First Cup: Friday

  • Joseph Goodman of The Miami Herald: Heat coach Erik Spoelstra called it the most important play of the road trip. Six cities, 10 days, a few icy locker rooms, records, milestones and it came down this: LeBron James diving headlong on the court for a loose ball. James got to the long rebound before Kobe Bryant, found his feet, raced down the court and found Ray Allen, who hit arguably the biggest basket of the game. In what felt like the most overhyped game ever between a legitimate title contender and a team that is ranked 11th in its conference and struggling just to the make the playoffs, the Heat defeated the Lakers 99-90 on Thursday at Staples Center. … After beginning its road trip 1-3, Miami won the final two games of the road trip. The Heat is 10-9 on the road this season and now will enjoy an unusual five-day break in the season before playing the Raptors on Wednesday at AmericanAirlines Arena. “D-Wade, what you doing for your birthday,” James yelled across the locker room. “Flying all night,” Wade said. The trip surely went a little faster thanks to Thursday’s victory.

  • Ethan J. Skolnick of the Palm Beach Post: The most staggering stat? Points in the paint. The Heat, the small squad, had 68. The Lakers, the large team, had 28. And so all was well that ended well, even if there were some rough stretches. Chris Bosh (7 points, six rebounds) didn’t appear pleased in the final minute when James jumped in front of him for a rebound. Bosh then changed quickly, and was halfway out of the locker room when reporters stopped him, and he politely entertained a number of questions. “I just wanted to win,” Bosh said, when asked whether he was frustrated late. “I’m fine now.” The Heat as a whole feel better than that, headed home for the first time in a dozen days, and with a new friend coming along for the ride — the birthday teddy bear that Wade’s mother and sister gave him when they showed up unexpectedly in Los Angeles. That, for him, was a surprise. James and Wade closing? That no longer should be.

  • Janis Carr of The Orange County Register: For a third game in a row, Kobe Bryant took on the challenge of guarding the opponent's primary ball-handler. On Thursday, Bryant's assignment was chasing Dwyane Wade. "He's only 34 (years old)," Mike D'Antonisaid, playfully reminding everyone that Bryant is guarding younger players. "But we have to do that, and it works really well." The strategy worked well vs. Cleveland and Milwaukee; Bryant's on-ball defense of the Cavaliers' Kyrie Irving and Bucks' Brandon Jennings helped the Lakers get off to a strong start to their "new" season. It didn't work accordingly against Wade, though. The Miami guard scored 27 points on 11-of-20 shooting despite Bryant's best efforts to help the Heat pull out a 99-90 victory at Staples Center. Bryant's shortcomings against Wade came a day after former Laker Robert Horry criticized the All-Star guard's defense, saying that when Bryant is on the weak side he "needs to start paying attention to where the ball is and not be flying around, thinking he's some stealth bomber where he can get steals nonstop."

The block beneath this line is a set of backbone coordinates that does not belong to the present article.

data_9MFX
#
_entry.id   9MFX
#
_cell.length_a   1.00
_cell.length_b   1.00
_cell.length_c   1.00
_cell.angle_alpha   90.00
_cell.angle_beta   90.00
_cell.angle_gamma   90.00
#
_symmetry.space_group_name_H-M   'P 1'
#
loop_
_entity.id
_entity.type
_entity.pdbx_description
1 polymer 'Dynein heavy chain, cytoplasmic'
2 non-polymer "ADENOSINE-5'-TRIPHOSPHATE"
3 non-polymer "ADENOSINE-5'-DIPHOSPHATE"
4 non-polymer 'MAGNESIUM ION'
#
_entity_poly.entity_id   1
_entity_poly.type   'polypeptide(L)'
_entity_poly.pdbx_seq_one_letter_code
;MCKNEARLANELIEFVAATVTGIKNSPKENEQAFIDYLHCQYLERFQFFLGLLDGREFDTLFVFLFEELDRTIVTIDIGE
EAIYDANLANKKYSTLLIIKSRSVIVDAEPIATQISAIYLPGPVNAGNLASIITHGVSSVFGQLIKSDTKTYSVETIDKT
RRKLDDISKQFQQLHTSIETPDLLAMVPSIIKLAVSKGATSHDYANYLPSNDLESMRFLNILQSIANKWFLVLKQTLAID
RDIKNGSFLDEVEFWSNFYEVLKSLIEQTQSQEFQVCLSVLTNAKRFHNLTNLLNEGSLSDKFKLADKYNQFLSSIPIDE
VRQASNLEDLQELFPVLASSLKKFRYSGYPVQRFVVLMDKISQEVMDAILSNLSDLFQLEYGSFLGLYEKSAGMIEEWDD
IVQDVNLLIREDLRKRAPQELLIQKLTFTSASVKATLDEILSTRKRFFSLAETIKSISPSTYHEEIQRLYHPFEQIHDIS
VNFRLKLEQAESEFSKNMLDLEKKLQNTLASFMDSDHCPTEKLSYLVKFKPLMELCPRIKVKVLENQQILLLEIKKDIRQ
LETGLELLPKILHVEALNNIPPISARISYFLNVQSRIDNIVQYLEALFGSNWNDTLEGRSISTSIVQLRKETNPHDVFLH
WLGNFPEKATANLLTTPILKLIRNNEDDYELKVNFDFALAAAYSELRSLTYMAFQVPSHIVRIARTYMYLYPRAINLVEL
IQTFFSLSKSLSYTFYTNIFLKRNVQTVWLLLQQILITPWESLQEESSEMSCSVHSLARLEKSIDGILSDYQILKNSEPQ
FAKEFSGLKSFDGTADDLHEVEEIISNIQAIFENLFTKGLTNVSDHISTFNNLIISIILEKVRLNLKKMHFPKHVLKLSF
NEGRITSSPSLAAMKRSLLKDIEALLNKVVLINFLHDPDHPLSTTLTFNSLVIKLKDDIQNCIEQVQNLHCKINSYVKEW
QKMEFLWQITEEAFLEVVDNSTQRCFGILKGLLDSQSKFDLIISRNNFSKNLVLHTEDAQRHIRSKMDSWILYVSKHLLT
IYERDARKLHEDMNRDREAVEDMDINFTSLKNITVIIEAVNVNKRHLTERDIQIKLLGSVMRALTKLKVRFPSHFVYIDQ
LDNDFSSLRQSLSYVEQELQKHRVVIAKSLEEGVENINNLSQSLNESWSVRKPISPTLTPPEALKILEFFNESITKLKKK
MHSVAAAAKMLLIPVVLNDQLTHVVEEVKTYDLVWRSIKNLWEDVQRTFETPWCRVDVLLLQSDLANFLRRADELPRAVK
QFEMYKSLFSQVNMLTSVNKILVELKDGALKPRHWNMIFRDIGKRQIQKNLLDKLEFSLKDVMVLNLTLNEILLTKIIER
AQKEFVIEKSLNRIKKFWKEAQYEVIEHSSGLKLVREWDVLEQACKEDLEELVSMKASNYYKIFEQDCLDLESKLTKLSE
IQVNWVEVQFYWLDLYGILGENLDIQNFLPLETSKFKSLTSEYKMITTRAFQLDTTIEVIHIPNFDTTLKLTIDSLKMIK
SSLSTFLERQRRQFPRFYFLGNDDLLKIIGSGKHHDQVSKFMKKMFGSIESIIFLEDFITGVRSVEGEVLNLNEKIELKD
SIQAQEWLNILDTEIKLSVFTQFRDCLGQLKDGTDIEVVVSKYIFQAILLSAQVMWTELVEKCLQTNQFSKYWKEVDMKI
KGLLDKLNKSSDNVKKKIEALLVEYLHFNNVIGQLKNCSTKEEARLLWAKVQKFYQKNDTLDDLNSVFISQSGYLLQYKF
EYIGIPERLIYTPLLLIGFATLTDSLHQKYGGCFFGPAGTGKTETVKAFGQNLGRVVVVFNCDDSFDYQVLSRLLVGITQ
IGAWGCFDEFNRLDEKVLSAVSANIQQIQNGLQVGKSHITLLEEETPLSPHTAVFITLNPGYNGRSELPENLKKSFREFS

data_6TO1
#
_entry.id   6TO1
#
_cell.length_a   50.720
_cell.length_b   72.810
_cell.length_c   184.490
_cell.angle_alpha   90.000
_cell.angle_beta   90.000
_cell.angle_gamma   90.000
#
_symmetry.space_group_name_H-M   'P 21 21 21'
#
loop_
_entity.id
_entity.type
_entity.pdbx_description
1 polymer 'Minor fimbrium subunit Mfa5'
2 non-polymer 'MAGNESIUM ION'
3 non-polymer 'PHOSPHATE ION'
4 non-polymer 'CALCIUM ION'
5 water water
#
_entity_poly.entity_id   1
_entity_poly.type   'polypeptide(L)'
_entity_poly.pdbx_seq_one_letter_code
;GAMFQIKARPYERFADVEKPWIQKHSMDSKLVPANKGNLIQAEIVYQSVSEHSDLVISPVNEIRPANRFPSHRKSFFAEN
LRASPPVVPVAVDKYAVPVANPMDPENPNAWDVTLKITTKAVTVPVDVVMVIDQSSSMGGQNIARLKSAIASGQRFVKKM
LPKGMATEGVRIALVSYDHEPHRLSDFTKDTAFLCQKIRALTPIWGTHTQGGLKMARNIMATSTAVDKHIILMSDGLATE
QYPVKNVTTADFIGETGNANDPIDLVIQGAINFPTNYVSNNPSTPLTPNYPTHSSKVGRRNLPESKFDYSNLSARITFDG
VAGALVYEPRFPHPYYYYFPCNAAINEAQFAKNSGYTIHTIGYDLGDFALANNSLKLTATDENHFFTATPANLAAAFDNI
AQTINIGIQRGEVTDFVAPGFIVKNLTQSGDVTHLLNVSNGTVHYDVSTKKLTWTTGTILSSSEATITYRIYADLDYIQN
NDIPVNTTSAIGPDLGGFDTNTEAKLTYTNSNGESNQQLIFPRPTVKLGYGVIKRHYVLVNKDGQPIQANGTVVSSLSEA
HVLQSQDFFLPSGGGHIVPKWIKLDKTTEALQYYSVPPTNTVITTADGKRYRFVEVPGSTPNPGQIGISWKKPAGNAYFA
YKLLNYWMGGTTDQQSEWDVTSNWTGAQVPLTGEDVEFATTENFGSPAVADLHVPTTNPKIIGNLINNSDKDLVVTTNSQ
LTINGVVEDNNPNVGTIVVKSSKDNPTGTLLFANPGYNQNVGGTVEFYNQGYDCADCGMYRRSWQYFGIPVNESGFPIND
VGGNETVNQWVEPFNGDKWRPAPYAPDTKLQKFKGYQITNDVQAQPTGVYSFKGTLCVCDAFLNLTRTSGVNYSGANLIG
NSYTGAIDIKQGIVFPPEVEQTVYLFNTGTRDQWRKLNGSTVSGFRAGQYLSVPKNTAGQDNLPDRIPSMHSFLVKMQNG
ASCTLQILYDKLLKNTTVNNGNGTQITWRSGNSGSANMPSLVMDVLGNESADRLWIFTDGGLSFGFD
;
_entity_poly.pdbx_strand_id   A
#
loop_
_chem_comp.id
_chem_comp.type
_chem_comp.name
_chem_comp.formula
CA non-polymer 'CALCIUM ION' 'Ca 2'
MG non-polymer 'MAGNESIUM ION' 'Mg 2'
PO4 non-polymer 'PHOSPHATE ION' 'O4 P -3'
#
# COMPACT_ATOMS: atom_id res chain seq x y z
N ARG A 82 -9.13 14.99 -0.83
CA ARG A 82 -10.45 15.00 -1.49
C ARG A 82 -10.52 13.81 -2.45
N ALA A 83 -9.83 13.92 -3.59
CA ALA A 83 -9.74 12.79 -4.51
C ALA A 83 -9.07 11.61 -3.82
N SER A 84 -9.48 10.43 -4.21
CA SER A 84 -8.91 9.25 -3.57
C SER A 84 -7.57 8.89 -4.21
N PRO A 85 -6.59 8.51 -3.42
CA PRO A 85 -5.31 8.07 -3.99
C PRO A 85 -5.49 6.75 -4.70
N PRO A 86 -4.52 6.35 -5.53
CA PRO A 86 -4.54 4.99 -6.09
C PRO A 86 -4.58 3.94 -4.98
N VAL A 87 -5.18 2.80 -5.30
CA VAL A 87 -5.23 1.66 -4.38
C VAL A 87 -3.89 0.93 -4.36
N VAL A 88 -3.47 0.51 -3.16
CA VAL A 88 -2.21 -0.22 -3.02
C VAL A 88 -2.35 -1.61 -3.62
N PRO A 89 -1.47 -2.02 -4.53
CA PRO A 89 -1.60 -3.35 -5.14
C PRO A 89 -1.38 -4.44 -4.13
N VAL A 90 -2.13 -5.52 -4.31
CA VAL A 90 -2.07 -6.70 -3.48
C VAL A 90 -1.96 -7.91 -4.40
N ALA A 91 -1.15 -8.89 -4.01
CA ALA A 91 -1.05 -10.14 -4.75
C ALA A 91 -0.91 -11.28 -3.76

• Vincent Bonsignore of the Los Angeles Daily News: On the other hand, when the Lakers played at a deliberate pace and forced the smaller Heat to defend them in the half court, it was decided advantage Lakers. They took care of the ball better, took more efficient shots and didn't get left in the dust by the Heat on the fast break. By understanding who they are, the Lakers found they could compete with the best team in the NBA. By playing on their terms, which is letting Steve Nash play quarterback and utilizing the length and power of Howard and Gasol and the perimeter skills of Bryant and Metta World Peace, the Lakers are a formidable bunch. That isn't to say the Lakers can't run, something D'Antoni desperately wants to bring to Los Angeles. It doesn't mean they can't jack up the pace, even in the half-court offense. It just means picking and choosing their moments better, not forcing it. If they can figure out that fine line and patiently adhere to it, there is still hope. But if they act like someone they aren't, it's going to be a long season.